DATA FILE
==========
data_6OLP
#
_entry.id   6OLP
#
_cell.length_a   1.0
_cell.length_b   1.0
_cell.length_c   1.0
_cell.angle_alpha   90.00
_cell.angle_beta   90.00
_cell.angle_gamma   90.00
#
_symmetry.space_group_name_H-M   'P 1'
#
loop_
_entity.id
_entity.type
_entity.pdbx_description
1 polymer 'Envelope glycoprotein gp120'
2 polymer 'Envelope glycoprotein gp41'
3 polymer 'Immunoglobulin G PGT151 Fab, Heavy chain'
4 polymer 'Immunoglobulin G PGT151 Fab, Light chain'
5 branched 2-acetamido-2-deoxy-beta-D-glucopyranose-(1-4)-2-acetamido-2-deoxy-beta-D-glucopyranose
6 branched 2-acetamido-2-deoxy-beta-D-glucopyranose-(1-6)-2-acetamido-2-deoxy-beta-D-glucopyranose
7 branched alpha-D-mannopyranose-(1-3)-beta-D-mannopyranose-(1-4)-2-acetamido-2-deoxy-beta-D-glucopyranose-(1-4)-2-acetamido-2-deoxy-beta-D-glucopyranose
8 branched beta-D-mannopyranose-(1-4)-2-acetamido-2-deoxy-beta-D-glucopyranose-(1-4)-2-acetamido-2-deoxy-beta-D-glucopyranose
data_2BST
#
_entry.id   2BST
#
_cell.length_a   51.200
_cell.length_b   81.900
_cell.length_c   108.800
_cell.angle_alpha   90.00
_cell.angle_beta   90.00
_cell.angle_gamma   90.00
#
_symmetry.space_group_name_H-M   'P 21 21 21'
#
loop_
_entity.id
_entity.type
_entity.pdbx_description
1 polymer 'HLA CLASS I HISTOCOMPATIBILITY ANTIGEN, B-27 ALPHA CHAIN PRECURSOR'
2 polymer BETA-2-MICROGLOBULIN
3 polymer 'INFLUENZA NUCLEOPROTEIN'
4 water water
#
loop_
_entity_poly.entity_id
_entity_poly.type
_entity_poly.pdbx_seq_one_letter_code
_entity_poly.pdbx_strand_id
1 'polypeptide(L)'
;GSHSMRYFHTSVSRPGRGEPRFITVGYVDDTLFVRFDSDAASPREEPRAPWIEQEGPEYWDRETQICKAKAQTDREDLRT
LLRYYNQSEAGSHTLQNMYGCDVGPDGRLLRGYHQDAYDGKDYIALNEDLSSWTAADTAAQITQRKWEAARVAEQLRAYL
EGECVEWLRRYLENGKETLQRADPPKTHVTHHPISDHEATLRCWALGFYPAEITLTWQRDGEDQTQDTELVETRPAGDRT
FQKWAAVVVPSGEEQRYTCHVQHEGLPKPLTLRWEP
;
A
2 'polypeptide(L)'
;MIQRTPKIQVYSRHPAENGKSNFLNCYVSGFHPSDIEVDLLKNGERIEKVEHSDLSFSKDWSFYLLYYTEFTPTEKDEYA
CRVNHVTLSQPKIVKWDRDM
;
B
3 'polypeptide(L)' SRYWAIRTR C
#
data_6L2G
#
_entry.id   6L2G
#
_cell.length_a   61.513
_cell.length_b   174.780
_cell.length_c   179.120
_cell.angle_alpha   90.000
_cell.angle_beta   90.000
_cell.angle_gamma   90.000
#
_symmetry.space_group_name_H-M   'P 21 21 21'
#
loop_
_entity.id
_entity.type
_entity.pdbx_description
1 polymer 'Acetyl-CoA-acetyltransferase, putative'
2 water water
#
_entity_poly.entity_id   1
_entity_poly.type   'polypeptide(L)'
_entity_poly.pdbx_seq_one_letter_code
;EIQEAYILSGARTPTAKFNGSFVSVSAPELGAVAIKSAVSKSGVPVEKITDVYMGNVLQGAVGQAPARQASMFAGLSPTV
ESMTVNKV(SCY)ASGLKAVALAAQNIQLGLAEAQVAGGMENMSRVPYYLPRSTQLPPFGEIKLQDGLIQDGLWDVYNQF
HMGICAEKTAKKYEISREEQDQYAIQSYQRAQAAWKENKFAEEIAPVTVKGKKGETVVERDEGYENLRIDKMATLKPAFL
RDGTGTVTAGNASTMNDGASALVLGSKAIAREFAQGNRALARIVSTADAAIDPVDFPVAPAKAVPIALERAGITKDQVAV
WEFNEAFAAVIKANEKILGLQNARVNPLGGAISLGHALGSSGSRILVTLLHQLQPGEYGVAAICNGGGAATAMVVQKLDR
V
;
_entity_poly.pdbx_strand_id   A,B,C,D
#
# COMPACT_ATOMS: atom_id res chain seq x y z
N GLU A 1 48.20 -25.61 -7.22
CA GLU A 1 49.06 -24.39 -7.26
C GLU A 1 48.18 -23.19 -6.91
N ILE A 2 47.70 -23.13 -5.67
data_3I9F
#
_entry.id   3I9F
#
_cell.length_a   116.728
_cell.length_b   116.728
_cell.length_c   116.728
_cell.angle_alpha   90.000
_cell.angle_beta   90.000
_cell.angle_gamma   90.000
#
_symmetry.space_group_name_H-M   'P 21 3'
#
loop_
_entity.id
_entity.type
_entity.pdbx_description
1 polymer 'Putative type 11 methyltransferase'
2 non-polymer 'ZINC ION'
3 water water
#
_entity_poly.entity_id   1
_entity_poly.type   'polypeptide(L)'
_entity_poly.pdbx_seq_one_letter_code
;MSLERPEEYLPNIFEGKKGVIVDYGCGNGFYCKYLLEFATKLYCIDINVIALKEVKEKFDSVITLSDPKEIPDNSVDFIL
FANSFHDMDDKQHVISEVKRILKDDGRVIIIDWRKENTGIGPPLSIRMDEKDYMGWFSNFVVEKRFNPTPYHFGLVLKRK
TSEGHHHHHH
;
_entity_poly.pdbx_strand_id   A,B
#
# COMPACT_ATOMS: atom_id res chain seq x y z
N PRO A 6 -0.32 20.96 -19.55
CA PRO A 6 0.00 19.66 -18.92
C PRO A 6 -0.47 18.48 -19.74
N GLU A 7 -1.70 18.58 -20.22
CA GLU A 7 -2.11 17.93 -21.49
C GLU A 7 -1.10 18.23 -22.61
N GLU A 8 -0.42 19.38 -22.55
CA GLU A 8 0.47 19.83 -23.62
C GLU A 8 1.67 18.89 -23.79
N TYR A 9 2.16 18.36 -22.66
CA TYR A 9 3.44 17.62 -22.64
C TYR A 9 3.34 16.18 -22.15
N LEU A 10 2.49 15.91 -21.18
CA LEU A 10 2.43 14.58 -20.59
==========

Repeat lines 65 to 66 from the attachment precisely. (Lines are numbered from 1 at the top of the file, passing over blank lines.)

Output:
3 'polypeptide(L)' SRYWAIRTR C
#